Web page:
Every Relapse Follows a Predictable Path
Relapse in not an event. It is a process. The process is predictable and once it is learned can be clearly identified and successfully intervened on. An individual’s movement through the relapse process is progressive in nature and will always result in a return to active addiction if it is not interrupted.
Consider the following brief scenario:
John has just been informed that he is being terminated from his job. He feels angry, rejected and embarrassed (Uncomfortable Feelings). He denies any concern when questioned by his colleagues and claims he was looking for a change anyway (Fragmentation). His dishonesty with colleagues leaves him feeling all alone, isolated – just like he often felt when he was a kid (“Time Travel”).
He quietly gets into his car for the difficult drive home, scared and ashamed because he knows he will have to face his wife and tell her the news (Uncomfortable Feelings). He is remembering the last time he was fired and the ensuing conflict it caused at home (“Time Travel”).
Ironically his phone rings right as he is pulling out of the lot. It’s George, the guy he sat next to at yesterday’s self-help recovery meeting. But John is too upset to talk so he sends the call to voicemail (Eliminating the “Witnesses”). On his way home he drives past a bar he used to frequent before he got sober and thinks to himself “maybe no one will blame me if I drink” (Gathering Justification)…
The above scenario occurs in under an hour. In that short period of time John has moved in and out of five common phases found in many relapses we have seen. In the story we underlined the key words or phrases that contain the clues as to which phase of relapse John is entering into in that moment. The parentheses contain the easy catchphrase nicknames we have given to each phase. One does not need to move through all five phases in order to end in relapse. In this vignette however, John moves in and out of all of them. The five phases of relapse highlighted above are:
- Uncomfortable Feelings: By definition, relapse is intended to change the way we feel. Thats it. No other reason.
- Time Travel: Our Uncomfortable Feelings don’t always know “what time it is” and we can experience an emotional flashback as if it is happening right now. This is why addressing trauma is crucial for successful addiction recovery.
- Fragmentation: When what we feel or think on the inside is not matching what people see or hear on our outside, we are likely fragmented. Successful recovery needs us to become congruent.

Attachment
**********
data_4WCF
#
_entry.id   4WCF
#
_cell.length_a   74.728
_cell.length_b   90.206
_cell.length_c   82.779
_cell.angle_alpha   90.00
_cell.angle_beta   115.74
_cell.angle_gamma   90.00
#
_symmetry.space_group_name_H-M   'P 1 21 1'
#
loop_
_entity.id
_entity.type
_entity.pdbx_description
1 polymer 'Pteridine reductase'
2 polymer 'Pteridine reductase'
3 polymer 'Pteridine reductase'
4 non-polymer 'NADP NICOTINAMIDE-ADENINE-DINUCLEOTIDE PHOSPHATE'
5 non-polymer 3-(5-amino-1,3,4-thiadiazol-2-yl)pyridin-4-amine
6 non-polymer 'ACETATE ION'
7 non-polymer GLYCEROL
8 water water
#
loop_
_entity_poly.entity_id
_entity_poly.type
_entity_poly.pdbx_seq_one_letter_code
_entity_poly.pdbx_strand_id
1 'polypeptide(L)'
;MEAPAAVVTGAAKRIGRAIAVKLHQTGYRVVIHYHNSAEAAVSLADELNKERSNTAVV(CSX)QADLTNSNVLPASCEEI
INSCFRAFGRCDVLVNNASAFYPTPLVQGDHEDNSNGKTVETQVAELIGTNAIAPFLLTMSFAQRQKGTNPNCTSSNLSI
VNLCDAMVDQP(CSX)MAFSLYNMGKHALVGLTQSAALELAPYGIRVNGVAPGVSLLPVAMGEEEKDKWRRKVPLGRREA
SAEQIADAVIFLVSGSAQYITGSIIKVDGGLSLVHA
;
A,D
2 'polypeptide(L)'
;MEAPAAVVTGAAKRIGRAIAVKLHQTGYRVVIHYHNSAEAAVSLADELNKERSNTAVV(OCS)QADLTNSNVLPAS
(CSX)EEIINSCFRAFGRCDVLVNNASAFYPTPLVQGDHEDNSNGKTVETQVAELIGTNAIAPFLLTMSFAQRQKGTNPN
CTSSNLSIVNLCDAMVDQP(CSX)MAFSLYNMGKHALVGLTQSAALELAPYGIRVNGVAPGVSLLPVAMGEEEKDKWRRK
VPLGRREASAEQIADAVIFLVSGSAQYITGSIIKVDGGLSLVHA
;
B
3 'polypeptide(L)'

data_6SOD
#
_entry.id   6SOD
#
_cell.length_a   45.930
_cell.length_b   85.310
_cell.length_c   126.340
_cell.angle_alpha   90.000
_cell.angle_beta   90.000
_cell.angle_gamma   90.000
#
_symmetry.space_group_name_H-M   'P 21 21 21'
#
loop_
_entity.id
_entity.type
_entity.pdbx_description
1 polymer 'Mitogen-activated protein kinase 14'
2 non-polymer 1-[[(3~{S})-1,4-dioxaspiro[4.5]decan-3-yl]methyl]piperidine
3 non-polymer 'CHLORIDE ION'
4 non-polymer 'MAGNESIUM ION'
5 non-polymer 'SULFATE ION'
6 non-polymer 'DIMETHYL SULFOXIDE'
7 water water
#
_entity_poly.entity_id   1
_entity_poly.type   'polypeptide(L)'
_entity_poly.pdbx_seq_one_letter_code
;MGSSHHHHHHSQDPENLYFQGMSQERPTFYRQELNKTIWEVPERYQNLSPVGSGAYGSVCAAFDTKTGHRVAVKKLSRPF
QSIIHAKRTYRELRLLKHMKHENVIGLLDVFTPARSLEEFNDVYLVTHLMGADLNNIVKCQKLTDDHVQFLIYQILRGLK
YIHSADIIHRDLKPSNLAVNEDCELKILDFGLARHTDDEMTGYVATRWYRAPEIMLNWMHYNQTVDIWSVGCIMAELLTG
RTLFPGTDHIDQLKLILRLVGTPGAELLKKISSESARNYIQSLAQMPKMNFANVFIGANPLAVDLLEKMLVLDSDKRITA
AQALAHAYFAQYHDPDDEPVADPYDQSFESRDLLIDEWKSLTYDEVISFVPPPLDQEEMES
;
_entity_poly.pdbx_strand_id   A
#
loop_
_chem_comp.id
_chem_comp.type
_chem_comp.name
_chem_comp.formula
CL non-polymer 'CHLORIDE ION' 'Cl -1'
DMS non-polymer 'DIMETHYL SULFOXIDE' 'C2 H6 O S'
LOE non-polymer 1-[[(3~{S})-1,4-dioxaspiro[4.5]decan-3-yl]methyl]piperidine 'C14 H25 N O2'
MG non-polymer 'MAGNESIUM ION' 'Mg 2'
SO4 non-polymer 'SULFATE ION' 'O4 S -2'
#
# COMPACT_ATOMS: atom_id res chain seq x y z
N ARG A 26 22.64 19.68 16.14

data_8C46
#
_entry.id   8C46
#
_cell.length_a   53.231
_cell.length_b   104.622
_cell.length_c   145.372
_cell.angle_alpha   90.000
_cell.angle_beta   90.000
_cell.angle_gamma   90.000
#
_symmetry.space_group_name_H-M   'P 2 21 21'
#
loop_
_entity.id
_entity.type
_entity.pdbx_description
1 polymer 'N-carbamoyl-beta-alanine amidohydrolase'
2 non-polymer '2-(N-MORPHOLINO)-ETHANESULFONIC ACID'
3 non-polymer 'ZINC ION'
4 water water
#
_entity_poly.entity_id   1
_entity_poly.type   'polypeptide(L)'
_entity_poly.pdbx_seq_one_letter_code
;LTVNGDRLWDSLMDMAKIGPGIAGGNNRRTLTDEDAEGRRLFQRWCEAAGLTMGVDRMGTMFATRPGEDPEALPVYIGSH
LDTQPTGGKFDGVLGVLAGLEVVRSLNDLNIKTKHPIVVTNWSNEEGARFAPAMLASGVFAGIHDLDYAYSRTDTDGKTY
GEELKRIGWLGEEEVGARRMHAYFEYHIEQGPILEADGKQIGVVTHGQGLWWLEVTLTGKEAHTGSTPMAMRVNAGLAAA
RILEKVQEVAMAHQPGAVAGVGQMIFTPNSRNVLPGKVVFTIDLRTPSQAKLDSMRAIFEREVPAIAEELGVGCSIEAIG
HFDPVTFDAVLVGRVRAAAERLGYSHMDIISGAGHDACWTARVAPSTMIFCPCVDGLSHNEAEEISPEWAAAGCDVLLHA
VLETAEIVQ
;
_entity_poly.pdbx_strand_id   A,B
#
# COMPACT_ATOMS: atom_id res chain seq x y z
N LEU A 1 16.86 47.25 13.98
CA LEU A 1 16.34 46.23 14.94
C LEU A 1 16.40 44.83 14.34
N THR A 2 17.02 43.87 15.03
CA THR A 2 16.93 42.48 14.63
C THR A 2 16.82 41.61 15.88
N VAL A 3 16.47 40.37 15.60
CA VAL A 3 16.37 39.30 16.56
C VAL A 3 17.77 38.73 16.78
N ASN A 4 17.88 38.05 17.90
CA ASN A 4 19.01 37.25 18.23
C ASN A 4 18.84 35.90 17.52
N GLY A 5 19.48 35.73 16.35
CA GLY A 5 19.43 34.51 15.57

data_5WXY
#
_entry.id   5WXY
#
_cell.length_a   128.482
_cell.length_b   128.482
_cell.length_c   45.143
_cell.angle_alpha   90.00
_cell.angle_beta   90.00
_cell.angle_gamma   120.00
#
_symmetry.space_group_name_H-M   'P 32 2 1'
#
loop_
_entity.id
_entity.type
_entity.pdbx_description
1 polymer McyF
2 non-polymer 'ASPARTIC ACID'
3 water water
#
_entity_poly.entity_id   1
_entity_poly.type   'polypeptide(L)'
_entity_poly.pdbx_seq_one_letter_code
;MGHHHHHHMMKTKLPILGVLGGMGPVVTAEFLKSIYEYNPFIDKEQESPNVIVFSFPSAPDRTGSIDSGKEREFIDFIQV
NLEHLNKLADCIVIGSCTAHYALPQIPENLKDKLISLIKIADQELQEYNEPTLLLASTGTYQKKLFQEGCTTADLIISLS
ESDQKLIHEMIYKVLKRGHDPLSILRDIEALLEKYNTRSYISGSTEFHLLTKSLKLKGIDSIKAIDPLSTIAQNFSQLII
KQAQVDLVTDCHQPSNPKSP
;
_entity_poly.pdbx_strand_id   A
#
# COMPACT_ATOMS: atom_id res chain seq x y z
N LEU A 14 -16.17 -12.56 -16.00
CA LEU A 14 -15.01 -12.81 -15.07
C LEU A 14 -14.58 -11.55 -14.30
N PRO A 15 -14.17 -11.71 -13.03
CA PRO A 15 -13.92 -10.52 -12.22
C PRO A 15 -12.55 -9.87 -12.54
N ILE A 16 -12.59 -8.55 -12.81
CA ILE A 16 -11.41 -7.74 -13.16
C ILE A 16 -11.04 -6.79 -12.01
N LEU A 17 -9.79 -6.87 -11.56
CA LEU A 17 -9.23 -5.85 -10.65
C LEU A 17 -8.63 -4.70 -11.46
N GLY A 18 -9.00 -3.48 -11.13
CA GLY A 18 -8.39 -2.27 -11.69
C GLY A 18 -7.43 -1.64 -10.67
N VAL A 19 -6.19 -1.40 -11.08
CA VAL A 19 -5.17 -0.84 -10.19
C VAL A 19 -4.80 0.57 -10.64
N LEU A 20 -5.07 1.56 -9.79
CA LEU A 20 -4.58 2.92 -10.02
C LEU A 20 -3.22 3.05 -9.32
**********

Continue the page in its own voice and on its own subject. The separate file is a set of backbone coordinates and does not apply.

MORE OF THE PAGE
- Gathering Justification: How we make it “ok” to do what we are doing. How we blame something outside of ourselves for what we are feeling inside. In a relapse there is always a target. A person, a circumstance, or an event to blame.
- Eliminating the Witnesses: We successfully keep away the important people in our lives from knowing whats really going on with us. We either stay away physically, or we hide from them in other ways.
Hopefully John will arrive home at the end of this story with his sobriety intact. But if he goes to sleep without intervening in some way on the dangerous storm percolating inside of him he will start the day tomorrow with all of the emotional discomfort of the previous day. It is almost certain that he will wake up in one of, or some of these five phases of the relapse process.
Relapse never just “happens” without provocation or warning. That is fortunate. Anyone in recovery can learn their predictable patterns and begin the process of developing personalized intervention strategies that lead to relapse free recovery.
In our next few articles we will highlight and expound upon each of the five phases of relapse highlighted in the above vignette. We invite you to >CLICK HERE< and participate in this discussion by leaving your own comments or questions for us or for our readers. We look forward to hearing from you.
Shawn Leadem, J. (2017). Every Relapse Follows a Predictable Path. Psych Central. Retrieved on November 23, 2017, from https://blogs.psychcentral.com/relapse-prevention/2016/10/every-relapse-follows-a-predictable-path/